• Oh the fear of interference is there, not with us. The fear is with them. Full text from report: “13. As DLT can take different forms, its potential as well as challenges will vary accordingly. DLT can be categorized as “permissionless” or “permissioned” depending on who can participate in the consensus-driven validation process. Permissionless DLTs allow anyone to read, transact on, and participate in the validation process. These open schemes (that underlie Bitcoin, for instance) could be very disruptive if successfully implemented. By contrast, in permissioned DLTs, the validation process is controlled by a pre-selected group of participants (“consortium”) or managed by one organization (“fully-private”), and thus serve more as a common communications platform. Some technological hurdles still limit DLT adoption. To date, scalability of DLT networks is not fully demonstrated, especially to process a volume of transactions characteristic of large, liquid markets. In addition, DLT networks are still not perfectly interoperable. Finally, privacy protection, as well as operating costs, speed, and transparency still need to be improved.” This Section 13 actually shows their favoritism to consort in private with a fintech like bitcoin if they could prove their reliability to provide large private liquid transactions via a central consortium. Am I missing something? They already do exactly that without “DLT” or Blockchain Cryptocurrencies. I think their fear may have to do with the competition Bitcoin has been giving them. This Section shows they want to be interoperable and participate in the consensus driven “validation”. Only one way to do that, IMF, mine or run a popular mining pool or have a large and popular open exchange which we call decentralized open consensus participation. We should cheer that cryptocurrency markets are allowing large firms and countries a choice besides the IMF and The World Bank to transact in Private and in full representation. I encourage everyone to read the report it is free to download in PDF. Section 31 shows their their fear about themselves being cyber-attacked if they do not decentralize a DLT an obvious new funding and fee drive purpose.They detail further in the document more fears about using DLT for back-end processes, compliance; and means of payment. They recognize DLTs are better in processing speed. They fear difficulty in KYC/AML without control of the token of the transaction, the block addresses. They settle the document deep in the end on their fear of decentralization or the break up of their HUB and SPOKE traditional transaction network and bring up the price volatility of Cryptocurrencies. They miss the beauty, openness, simplicity, and privacy of crypto. I predict a very rocky time for the IMF as they continue to show their irrelevancy in the coming crypto world.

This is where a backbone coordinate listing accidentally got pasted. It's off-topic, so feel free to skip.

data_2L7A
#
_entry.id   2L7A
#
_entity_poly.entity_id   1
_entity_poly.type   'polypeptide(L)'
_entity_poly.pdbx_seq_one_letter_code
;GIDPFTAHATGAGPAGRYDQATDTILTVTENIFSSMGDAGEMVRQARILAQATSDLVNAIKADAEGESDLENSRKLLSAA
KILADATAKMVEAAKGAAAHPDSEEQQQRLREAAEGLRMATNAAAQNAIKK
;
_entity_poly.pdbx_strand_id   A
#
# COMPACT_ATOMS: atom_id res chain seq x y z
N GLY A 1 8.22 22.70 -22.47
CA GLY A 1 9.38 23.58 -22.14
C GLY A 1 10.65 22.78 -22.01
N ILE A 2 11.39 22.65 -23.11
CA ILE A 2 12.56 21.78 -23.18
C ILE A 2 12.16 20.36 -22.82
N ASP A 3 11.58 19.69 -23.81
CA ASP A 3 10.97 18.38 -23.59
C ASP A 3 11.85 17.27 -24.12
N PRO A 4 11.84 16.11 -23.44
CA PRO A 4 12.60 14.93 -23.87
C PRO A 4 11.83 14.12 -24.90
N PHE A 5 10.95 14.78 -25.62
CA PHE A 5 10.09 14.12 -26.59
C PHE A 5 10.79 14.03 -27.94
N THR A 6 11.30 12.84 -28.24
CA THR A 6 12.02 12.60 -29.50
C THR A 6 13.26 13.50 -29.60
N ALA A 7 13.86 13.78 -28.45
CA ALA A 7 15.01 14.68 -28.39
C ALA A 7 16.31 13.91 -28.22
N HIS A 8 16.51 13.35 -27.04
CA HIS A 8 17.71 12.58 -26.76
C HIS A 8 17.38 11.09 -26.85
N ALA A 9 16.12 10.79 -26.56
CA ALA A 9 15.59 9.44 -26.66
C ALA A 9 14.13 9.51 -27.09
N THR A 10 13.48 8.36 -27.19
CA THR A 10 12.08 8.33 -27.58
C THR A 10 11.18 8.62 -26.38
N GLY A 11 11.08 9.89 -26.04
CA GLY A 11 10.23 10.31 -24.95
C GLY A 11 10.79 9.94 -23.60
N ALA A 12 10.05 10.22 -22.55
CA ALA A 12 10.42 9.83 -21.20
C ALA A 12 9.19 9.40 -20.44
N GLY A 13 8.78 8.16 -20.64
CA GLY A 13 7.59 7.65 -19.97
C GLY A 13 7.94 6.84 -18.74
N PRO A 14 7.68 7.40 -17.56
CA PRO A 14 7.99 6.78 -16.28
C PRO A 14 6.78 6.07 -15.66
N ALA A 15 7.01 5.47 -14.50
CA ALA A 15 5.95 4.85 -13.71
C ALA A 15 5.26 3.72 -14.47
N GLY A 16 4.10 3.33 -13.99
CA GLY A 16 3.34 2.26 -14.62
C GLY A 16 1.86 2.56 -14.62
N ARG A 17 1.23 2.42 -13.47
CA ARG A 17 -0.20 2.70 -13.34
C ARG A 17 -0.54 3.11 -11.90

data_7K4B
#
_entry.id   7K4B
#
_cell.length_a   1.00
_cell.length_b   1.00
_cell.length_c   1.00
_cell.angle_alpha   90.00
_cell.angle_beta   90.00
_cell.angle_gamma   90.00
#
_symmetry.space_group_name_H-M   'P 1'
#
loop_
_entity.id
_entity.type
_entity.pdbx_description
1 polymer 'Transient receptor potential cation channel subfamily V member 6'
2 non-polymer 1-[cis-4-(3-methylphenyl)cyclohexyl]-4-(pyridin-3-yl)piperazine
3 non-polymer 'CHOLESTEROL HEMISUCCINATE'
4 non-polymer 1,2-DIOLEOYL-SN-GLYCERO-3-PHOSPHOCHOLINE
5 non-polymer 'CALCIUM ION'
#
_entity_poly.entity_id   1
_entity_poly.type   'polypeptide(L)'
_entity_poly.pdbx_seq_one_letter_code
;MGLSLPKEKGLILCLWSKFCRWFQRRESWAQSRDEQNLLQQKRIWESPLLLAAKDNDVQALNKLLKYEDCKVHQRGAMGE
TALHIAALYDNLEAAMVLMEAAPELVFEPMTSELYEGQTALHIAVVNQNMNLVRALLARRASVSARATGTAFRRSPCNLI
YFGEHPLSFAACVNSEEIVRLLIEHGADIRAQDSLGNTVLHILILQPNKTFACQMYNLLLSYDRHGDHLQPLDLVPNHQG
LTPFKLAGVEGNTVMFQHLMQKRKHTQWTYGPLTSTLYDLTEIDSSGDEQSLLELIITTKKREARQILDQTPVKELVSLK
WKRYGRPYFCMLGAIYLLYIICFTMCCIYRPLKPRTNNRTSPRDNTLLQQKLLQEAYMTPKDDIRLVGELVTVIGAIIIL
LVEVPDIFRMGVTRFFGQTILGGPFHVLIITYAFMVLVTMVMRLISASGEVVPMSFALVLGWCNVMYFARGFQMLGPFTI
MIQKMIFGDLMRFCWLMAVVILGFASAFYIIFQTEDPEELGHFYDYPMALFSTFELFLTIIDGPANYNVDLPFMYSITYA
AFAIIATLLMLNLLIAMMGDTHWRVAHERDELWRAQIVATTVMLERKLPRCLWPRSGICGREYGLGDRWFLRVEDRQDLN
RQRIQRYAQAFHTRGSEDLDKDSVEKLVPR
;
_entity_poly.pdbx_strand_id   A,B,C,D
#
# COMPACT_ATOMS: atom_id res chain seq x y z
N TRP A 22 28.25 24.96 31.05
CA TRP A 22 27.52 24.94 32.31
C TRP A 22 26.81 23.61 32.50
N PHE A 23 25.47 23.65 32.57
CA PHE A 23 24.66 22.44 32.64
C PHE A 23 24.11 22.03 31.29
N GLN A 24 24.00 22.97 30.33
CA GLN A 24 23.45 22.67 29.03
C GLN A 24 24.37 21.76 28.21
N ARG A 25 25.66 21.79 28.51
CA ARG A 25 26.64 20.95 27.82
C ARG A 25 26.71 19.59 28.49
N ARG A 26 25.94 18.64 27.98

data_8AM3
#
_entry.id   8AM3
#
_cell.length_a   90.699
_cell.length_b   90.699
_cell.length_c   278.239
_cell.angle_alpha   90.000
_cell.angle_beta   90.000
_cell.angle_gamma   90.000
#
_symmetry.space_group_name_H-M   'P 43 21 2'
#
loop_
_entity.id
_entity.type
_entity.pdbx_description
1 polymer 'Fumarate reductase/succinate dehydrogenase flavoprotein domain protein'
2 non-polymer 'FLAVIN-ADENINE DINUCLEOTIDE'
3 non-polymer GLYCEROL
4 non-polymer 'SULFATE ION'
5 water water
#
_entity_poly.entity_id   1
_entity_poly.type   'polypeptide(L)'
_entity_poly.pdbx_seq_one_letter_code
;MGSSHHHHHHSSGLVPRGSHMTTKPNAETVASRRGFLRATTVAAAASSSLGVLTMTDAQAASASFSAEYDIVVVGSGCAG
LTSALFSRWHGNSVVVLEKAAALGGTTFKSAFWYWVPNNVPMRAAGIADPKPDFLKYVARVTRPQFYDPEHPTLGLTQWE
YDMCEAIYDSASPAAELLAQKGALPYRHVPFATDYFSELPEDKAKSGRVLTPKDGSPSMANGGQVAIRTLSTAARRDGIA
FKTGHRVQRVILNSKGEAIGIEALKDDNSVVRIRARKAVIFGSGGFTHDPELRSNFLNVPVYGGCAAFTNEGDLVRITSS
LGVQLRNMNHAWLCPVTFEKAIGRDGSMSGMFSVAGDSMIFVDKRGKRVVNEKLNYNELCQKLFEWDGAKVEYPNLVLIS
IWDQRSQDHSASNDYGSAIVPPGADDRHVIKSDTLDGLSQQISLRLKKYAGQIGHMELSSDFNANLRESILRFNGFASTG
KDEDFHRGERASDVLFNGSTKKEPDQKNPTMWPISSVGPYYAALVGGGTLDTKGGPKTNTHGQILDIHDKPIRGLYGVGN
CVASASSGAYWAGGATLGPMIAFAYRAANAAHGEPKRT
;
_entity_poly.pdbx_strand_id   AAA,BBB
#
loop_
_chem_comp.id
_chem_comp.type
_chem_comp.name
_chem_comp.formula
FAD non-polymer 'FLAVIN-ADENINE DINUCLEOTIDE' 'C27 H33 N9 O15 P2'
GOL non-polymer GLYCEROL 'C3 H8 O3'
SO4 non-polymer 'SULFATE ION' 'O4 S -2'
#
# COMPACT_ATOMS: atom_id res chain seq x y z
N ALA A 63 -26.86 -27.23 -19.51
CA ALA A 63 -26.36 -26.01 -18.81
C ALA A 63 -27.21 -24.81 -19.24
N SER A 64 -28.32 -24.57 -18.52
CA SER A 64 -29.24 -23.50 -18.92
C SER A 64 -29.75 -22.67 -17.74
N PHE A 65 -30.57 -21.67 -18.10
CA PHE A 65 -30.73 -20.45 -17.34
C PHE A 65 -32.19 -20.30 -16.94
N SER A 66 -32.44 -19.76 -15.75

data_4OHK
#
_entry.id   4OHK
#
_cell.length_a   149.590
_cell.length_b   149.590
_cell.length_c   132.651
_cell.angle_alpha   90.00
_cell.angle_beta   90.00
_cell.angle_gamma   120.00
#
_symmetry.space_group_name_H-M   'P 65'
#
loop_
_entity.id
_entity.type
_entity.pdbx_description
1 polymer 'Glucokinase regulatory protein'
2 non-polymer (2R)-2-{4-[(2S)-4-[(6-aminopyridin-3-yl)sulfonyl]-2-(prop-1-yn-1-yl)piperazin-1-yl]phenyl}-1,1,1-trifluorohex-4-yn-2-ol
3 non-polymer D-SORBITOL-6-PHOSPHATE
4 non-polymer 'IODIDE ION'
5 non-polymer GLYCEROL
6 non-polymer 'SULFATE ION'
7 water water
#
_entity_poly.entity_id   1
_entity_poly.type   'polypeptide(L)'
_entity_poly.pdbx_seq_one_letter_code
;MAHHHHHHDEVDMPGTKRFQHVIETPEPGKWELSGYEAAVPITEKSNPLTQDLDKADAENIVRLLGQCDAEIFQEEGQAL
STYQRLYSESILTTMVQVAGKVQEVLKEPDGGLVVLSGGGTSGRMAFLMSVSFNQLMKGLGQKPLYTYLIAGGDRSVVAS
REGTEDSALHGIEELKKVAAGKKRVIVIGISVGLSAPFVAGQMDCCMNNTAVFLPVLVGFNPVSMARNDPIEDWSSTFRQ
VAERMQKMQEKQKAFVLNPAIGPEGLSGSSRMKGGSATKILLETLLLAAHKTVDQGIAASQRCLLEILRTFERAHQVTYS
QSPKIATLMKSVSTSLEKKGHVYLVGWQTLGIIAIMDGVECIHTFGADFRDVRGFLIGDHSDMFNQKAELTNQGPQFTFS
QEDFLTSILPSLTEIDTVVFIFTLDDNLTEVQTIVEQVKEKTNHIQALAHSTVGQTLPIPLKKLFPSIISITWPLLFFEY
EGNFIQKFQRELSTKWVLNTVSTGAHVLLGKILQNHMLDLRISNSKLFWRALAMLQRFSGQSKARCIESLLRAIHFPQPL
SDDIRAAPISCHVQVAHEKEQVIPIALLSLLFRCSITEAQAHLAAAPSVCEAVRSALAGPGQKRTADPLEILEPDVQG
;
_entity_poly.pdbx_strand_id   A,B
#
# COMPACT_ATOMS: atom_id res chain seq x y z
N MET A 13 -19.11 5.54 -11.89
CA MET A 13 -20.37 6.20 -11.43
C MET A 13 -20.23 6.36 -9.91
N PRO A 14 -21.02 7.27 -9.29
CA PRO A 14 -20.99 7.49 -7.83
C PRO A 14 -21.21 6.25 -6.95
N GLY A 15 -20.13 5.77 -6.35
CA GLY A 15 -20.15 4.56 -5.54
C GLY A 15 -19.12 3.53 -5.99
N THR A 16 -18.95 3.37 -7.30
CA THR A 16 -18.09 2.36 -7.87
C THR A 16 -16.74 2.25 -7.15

• The problem I’ve found is that these alternate means of acquisition come with steep penalties. Thus, I’m left with 2 choices of buying cryptocurrencies in the USA, and for some weird reason I am effectively locked out of both (having done no trading on the second, locked from the start). This makes me strongly believe there is a ‘blacklist’ on the entry/exit points to fiat. Now, I know, you say, “screw fiat”. Well, the problem is, me and the 99.99% of the population get paid in FIAT (or traditional let’s say) currencies, so …

    • That’s funny. I’m using them, and I’m unaware of ANY penalties. Did you even look at all that you can buy with bitcoin?

      WRT fiat, obviously, the bankers and their government cronies hate bitcoin. BTW, I’m paid in fiat. It doesn’t mean I don’t support crypto.

      • I am talking about buying Bitcoin and paying above retail for said Bitcoin. I will check out your links and see if they apply. If I buy a prepaid BTC card in USD, it gets tied to USD, doesn’t it? So, for instance, it wouldn’t work as an investment. Or am I wrong?

      • I am talking about buying Bitcoin and paying above retail for said Bitcoin. I will check out your links and see if they apply. If I buy a prepaid card in BTC, it gets tied to USD, doesn’t it? So all I am doing is selling my BTC for USD. That is an exit point, that is all.